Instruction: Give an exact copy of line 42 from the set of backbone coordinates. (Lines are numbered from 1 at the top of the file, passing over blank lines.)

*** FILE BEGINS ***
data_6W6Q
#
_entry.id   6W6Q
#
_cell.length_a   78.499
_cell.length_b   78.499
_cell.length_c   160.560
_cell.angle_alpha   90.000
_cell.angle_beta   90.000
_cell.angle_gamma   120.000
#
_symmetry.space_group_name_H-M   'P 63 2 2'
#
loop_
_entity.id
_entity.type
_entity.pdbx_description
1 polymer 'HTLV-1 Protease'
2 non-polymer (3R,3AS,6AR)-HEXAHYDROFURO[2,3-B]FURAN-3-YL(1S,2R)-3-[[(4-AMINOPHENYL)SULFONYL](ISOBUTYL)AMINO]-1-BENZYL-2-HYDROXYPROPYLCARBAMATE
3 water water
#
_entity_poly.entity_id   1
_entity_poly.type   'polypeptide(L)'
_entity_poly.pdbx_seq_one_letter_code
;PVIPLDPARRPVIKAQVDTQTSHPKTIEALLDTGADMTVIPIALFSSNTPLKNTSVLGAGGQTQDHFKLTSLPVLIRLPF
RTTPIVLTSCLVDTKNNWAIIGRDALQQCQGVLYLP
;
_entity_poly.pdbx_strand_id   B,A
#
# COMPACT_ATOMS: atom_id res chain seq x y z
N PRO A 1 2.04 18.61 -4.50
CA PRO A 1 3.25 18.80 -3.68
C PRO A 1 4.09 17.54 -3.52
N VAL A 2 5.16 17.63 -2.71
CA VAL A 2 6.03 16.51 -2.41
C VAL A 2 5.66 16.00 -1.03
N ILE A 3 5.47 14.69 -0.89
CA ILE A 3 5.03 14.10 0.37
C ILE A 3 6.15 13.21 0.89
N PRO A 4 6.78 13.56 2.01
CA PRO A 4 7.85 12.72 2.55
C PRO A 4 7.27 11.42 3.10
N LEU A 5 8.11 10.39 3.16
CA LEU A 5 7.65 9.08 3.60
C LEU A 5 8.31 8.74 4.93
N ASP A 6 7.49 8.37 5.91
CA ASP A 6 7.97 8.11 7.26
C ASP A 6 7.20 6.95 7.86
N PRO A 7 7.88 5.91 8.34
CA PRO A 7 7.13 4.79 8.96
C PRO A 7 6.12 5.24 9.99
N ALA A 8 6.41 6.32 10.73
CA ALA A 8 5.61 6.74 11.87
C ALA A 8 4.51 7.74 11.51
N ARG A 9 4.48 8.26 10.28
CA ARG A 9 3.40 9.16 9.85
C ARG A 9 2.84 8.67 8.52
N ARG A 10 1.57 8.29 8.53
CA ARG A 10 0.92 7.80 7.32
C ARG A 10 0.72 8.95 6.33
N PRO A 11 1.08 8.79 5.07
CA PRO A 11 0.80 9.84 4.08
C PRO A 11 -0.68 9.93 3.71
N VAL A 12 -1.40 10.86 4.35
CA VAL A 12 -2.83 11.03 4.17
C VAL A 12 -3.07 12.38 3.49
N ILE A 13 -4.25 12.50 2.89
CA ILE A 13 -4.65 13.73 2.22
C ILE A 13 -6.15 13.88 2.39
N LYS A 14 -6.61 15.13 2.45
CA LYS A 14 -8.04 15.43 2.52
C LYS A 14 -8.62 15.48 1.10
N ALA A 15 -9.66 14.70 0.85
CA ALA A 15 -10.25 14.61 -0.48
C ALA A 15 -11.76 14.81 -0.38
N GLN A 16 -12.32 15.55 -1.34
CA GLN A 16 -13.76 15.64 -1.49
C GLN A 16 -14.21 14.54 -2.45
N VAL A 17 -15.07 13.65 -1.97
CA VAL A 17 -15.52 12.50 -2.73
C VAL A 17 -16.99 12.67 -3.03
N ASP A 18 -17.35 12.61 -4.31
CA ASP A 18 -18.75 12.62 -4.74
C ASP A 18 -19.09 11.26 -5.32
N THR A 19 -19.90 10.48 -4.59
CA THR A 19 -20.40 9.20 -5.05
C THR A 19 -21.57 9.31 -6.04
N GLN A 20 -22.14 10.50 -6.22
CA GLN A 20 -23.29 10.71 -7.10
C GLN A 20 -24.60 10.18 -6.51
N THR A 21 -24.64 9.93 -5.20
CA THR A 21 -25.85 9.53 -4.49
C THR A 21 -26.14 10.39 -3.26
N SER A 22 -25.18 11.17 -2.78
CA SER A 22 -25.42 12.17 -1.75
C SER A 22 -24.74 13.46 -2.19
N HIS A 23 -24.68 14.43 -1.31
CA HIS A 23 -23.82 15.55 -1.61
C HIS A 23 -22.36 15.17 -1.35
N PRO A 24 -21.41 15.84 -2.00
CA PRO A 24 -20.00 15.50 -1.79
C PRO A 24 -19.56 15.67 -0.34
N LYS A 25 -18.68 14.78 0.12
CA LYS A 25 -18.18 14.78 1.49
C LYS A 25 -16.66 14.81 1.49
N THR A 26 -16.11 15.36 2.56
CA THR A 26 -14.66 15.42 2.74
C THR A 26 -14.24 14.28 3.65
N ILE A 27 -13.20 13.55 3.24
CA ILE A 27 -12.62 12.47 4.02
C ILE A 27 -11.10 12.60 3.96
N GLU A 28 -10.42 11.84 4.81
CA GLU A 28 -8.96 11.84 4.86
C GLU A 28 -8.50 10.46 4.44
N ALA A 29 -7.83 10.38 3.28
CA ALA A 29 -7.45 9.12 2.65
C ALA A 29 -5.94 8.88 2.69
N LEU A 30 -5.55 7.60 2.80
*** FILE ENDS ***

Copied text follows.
C PRO A 4 7.27 11.42 3.10